The Courier News from Blytheville, Arkansas on October 10, 1950 · Page 58
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The Courier News from Blytheville, Arkansas · Page 58

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Blytheville, Arkansas
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Tuesday, October 10, 1950
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Page 58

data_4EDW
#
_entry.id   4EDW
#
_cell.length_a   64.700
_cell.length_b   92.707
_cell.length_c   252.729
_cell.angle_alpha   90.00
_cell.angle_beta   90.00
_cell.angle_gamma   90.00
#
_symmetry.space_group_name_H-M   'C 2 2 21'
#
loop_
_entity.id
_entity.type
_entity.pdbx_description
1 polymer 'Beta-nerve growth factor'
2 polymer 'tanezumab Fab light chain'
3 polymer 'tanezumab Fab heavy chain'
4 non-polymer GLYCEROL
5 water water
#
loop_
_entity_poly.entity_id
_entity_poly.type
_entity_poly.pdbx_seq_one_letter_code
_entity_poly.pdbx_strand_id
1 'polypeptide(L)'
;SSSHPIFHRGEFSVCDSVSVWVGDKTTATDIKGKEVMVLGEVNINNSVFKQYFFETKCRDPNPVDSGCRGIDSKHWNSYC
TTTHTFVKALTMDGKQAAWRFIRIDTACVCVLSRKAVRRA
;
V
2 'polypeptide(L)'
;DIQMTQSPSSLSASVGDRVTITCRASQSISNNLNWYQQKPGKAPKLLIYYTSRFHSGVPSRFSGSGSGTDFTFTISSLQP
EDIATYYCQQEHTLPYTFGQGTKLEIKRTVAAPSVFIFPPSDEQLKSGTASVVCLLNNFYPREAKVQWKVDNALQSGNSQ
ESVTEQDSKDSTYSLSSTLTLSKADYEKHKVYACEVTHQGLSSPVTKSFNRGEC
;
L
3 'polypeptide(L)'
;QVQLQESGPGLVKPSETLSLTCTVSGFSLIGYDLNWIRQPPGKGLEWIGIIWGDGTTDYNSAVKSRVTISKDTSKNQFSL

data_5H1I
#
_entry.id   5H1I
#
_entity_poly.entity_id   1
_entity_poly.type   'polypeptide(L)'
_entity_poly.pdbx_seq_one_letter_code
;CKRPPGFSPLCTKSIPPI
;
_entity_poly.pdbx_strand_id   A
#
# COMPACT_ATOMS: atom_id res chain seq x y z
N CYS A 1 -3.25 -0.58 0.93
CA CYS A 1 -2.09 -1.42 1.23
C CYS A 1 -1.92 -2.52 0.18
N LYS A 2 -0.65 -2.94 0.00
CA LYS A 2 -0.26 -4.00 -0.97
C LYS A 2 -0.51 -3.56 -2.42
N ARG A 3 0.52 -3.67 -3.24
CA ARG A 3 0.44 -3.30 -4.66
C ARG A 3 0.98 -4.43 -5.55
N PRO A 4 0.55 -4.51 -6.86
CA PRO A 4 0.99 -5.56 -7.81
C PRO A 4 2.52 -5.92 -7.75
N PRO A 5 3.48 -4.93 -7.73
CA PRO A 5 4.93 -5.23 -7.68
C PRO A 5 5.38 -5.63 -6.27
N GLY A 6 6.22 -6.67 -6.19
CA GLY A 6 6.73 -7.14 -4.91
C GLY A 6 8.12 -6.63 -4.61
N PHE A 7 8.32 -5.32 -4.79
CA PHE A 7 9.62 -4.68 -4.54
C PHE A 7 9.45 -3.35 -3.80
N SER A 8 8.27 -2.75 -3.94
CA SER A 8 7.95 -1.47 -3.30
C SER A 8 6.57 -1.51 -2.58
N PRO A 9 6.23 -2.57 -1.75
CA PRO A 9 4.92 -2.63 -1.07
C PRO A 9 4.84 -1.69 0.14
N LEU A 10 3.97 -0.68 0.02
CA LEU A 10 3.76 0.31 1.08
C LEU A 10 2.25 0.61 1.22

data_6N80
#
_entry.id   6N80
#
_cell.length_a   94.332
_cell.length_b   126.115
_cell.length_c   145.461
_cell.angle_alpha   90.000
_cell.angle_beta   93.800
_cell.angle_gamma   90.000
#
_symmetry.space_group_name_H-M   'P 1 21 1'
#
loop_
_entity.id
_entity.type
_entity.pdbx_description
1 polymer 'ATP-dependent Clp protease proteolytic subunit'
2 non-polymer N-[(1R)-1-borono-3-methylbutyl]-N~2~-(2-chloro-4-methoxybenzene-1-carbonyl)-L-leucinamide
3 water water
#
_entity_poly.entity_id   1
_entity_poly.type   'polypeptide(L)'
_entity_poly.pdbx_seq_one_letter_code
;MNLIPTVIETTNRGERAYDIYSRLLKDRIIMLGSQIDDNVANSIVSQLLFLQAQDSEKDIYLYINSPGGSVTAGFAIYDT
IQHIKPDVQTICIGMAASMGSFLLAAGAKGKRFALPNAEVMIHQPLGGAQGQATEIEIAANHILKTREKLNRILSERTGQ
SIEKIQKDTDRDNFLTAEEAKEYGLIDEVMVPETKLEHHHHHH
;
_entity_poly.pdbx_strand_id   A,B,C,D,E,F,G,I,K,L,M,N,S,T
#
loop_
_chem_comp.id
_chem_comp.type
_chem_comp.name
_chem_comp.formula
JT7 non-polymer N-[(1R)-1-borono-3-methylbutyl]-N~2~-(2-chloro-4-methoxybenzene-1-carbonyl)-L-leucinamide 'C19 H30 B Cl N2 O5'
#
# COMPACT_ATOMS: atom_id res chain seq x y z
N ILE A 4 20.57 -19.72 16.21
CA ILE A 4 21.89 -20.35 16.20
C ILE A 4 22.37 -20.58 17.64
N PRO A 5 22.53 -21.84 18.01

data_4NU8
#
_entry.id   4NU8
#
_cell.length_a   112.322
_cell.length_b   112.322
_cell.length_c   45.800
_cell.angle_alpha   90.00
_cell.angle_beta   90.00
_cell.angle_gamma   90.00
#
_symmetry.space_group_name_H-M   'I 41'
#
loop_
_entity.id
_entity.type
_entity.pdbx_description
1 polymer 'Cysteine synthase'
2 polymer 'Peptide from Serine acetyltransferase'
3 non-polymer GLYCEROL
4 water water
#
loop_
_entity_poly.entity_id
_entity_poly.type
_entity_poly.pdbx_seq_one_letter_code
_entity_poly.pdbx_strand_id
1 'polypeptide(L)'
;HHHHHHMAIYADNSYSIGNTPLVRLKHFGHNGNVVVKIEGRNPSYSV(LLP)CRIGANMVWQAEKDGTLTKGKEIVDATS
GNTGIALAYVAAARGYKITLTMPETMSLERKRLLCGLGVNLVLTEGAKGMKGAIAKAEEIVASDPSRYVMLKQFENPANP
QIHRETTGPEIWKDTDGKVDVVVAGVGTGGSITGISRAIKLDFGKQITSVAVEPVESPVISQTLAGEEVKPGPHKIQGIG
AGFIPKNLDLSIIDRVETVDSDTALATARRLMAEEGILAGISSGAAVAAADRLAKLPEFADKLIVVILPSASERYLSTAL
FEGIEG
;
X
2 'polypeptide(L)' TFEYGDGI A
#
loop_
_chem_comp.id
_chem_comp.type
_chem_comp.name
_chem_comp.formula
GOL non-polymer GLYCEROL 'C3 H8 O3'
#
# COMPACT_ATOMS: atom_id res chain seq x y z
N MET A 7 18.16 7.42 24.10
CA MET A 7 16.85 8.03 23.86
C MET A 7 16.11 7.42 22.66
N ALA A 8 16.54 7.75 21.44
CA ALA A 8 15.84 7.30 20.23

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fJTUESPAY, OCTOBER 10, 1950 Jim Grain Synonymous Lee Wilson Co. BLTTHEVILLE (ARK.) COU1UER NEWS " The name of JY H. Crain practically has become synonymous with that of the Le« Wilson Co. ; Jiro Craln li" ho-longer trustee lands. "nd^gencral; manager of that vast In February 'of this year, he re- agricultura)'Nilerprise. He resigned signed a< trustee of the company in February to manage .his own to devote his tlr-e to managing hl» (arming Interests and was succeed- own Interest*. «d by. R. E. L. Wilson, III, grandson of the man who gave him his •lart. •'.•-, ' He.!*now retained as a consultant' . . r ._ near' Brandon, Miss., Jim Criiti was the son of John C. and Hattle .Grain .. and''WM christened James Henry. He was a "farm boy" from the beginning. Most of his early life *«s spent on the farm. After he finished public schools, lie went to work for his father. He also spent a few months at a business college in Nashville, Tenn., but 'hat's about as far as Jim Grain's formal education went. , Like his DOSS. Lee Wilson, Jim Craln's lessons were learned at the kriee o[ that hot-often-patient Instructor, experience. Capje (o.:Arkansai In. 1911 Mr. Grain married the late Ruby fci«hs Crairi at Brandon in 1900 *n<l two years later came to Ar- HU : first association with the company;he was later.to direct occurred when he Joined the Idaho Grorery Co., a Wilson subsidiary at Bassett. Shortly thereafter, he was'trans- ferred to the company's main office? at-Wilson'and began a tour of duty which took him through practically every department of 'the Lee Wilson. Co. Por five years he was assigned to Jobs in every position of the clerical department and In 1917 Lee Wilson made Jim Grain farm superintendent. - . In this capacity he was manager it entire farm organisation, a Ion he held until the death of Lee:Wilson in 1333. ', • Named Truatee it'was on this broad background of experience with the company (hat Lee, Wilson named him as fnis'ee'to'head the Lee Wilson Co. on the"death of Its founder. It;fl-as Jim Grain .who began finishing the Job of seeing the company through the transition from a lumbering : operation to Increased agricultural and Industrial activity The .company's first alfalfa dehydrating 'mill was hullt during his tenure as trustee and general man- >ger. JimjCfaln also took up the battle fo: belter drainage where I.ee ;Wilson lefMit at-his .death and'asslsted In getting; 1 several'; drainage -districts refinanced durlnfe the depression. : .' ; • • - •. With" faith In the fertile Mississippi County land, Mr. Cratn fhiough (he years has Invested his Mobilization Tougher Now Than in 1940 By CLARKE BEACH WASHINGTON—The President's plan to raise the armed strength to 3,000,000 men forces' means that some critical decisions will have to be made soon In Congress and the white House. And .If war should come, and all- out mobilization were necessary, both (he armed forces »nd Industry would face a much more complex problem than they did in 1940. The Immediate problem I* adding about 1.500,0(10 men to the armed forces. The pool of men who are registered under the present draft aw will not provide this added force. Congress would have to change the law to enable war veterans to be drafted. The President would have to change the selective service regulations to permit the drafting of men with dependents and men now deferred for occupational reasons. The armed forces would have to lower their physical standards for inductees. Here's the picture: The June 1948 draft law required all men from 18 through 25 years of:age to register. By last August, 10,943,546 men had registered. -But under present laws and regulations not more than 818,601 of them are likely to be inducted. —Ceurler New« Photo MST1NG PI.ACB Or FOUNDER AND WIFE-Wlkon'i town square today exists as a memorial park to R. E. Lee'Wilson, founder of the town and company' which bear hU name, and hl« wife, Elizabeth Beall Wilson. Both are buried tn the square. This tablet marks their gravas. ;YOU get 8,108 men this who figure by adding: have been examined and found acceptable; 14,578 men who have already been Inducted; 155.821 who have enlisted; and 640.094 who have been classified 1-A but aa of July 31 had not yet been examined. "Requirement* To» Hlfh" Maj. Gen. Lewis B. Hershey. director of Selective Service, says'the armed forces' physical requirements are too high. In World^War II, 36 per cent of the men. examined were rejected for physical reasons, compared to the present 60 per cent. The biggest categories of unavalH able men are the 2.613,320 war vet-' eraris, the 1,817,199 .men who are 26 years of age and older (only men 25 and younger can be inducted), and the 784,554 men with dependents. . , Economic conditions are a lot dif- money/In the acquisition: of farm. fererit now from what they, were Town of Keiser Took Its Name From John Keiser Late Lea Wilson Renamed Savage Crossing for Friend The late R. K. Lee Wilson gave the town of Keiser Its name. Named after Lee Wilson's friend nd neighbor, John Keiser, who was one of the most prominent men in the county around the turn of the century, the town acquired its new name In 1914. Until that time it was known as Savage Crossing. A post office was established there In 1915 after the town bore the name of Keiser. Until 1914. the town was hardly more than an Intersection' of dirt roads. It was part of that vast undeveloped acreage which, though heavily wooded at that time, was to make Mississippi Cuonty. the world's largest cotton producing county. Keisrr Supply Co. Perhaps the main enterprise In Keiser, the Keiser Supply Co., has been managed by Bob Robinson Hince 1928. -, - - , The company began doing business in Keiser on Feb. 8, 1915. its first quarters, like much of the rest of the county, were unlmposlng. The store's first home wa.s a bo- car .where the first sale was a ten-cent .plug of chewing tobacco However, that first year about *26,000 went through the till. ; Reiser's present modem scnoo! system had its birth in 192*. In that year, a new «ehool was built which included four years of high school as well as the lower grades. The town was incorporated in 1934 and had a population' of a- found 4001 at that time. The town wu not counted »ep- arately In the 1950 census, but best estimate* put iti population a! about 800. isn't being offered this year. The notice was sent to you for the course we had, In 1949." Israel Plans Oil From Sunflowers TEL AViy, I»r»el (*j—Jsraellt hope to get oil supplies from sunflowers jrowinf In the Negev de»- ert wlldernes* of jouthern Israel. The newspaper "Haboker" uid sunflowers should supply all the raw material needed for Israel's local consumption of oil. It added experiment* conducted in the Negev resulted In a fat yield of 84 percent ai compared with an 80 percent, fat yield from Imported plants, mainly frpm Turkey. The new.rmfr styles *r« enchantlngly feminin* and our new permanents make them lovelier, mor« lasting, Com* in today I WILSON BEAUTY SHOP WILSON, ARK. STOP HIRE Bf'Otlf YOU cor • Lion Gas & Oil Products • Firestone Tires WILS N SERVICE STATION !| R. ENOCHS, Mgr. Red Threat Hits Trade of India NEW DELHI VP>— The Commun 1st threat to Tibet has hit trade with India, informed »ource« lay. ; Indla'i Uad« with Tibet, and I through Tibet to *>uthwest China.! formerly amounted to $4,000,000 a year. Tr«d« with West China has completely .topped and trad* with Tibet ha* fallen sharply. In view of the uncertain political condltioni In Tibet. Lhaaa march- anta art sellln* hoarded itocks. sourcet laid. Some ar* reported to have moved to th« Indian district of Darjeeling. Lost /of First Aid CHAMPAIGM. IB. — (If,- A rural school bus driver walked Into the Champaign county Red Crow office Just befort the 1»50 fall classfs began. H« »ld h« hut found a reminder to rtait th« office on his idesk but could not remember why. Manager Walt Ding* du» Into the files and said: 'You were to come here to take a first aid course, but the course In 1940. Industrial production Is it » new peacetime high. Civilian employment I S higher than It has ever been before. Some 62,367.000 persons ore at work. Unemployment is down 2.500,000. Economists doubt you could count on getting more than 1.500.000 men from the present pool of unemployed. This was decreased to less than 1.000,000 when unemployment hit its wartime low in 1944. Manpower Ji Probk™ Heavy withdrawals of manpower from 'civilian Industry would mean greatly decreasing civilian production at a time when Income Is rising and demand for goods Is Increasing. It would cause inflation cr npcessiUle drastic economic controls. The most feasible course Is lo increase the labor force—the persons at work O r seeking work. But this will be a. lot harder to do than tn 1040. according to a study Just released by thf. Labor Department's Bureau of Employment S« Curlty. The Bureau estimates the labor force can't be increased now by more th»n 3.800.COO persons. ' between 1940 and 1945 (he labor force WM boosted lo 11,100,000. You Increase the labor force by getting people to work who have retired or never worked before— chiefly the a«ed, the handicapped ' or women. I Women comprise the chief source for new workers. But they won'l be able to flock Into the labor markets a* they did in World War II. For one thing, so many bsbie.s were born Just after the war thAt mothers will have to stiy home wl'h the young children. Another thing Is that «o man; women are already at work. Now 12 yti cent of women axe workln*. How Boners Ar* Born KHARTOUM. Angio - Egyptian Sudan (IP) — The Official Sudan monthly Record enlere da red-faced apology for Its report on "anti- natal" cllnict proposed for Port Sudan. After a correspondent pointed out that such clinics would make unnecessary a projected mld-wifery school there, the record said it regretted the error—that "ante-natal" was, of course, Intended. ' SECTION C—PAGE FIFTEEN SERVING WILSON INDUSTRIES WITH DAILY FREIGHT SERVICES Delta Valley & Southern Railway Co. GENERAL OFFICES W. L. POWELL, Vice Pr«s., Gen. M K r. WILSON, ARK. Read the Classified Ads in your Courier News Accept this as our personal invitation to you to visit Delta Products. Company. We're busy producing America's newest products in oleomargarine and shortening. You'll be proud of progress in Mississippi County when you come down-for a visit. We have our own cotton seed oil mills, the first in the world to use the miracle solvent process; we have our own vegetable oil refineries, as an integral part of the plant, and now our multi-million dollar margarine and shortening establishment completes the manufacturing cycle that brings you THE FRESHEST PRODUCT OF ITS KIND ON EARTH. DELTA PRODUCTS CO. In the Heart of the Mississippi Delta Country— Wilson, Arkansas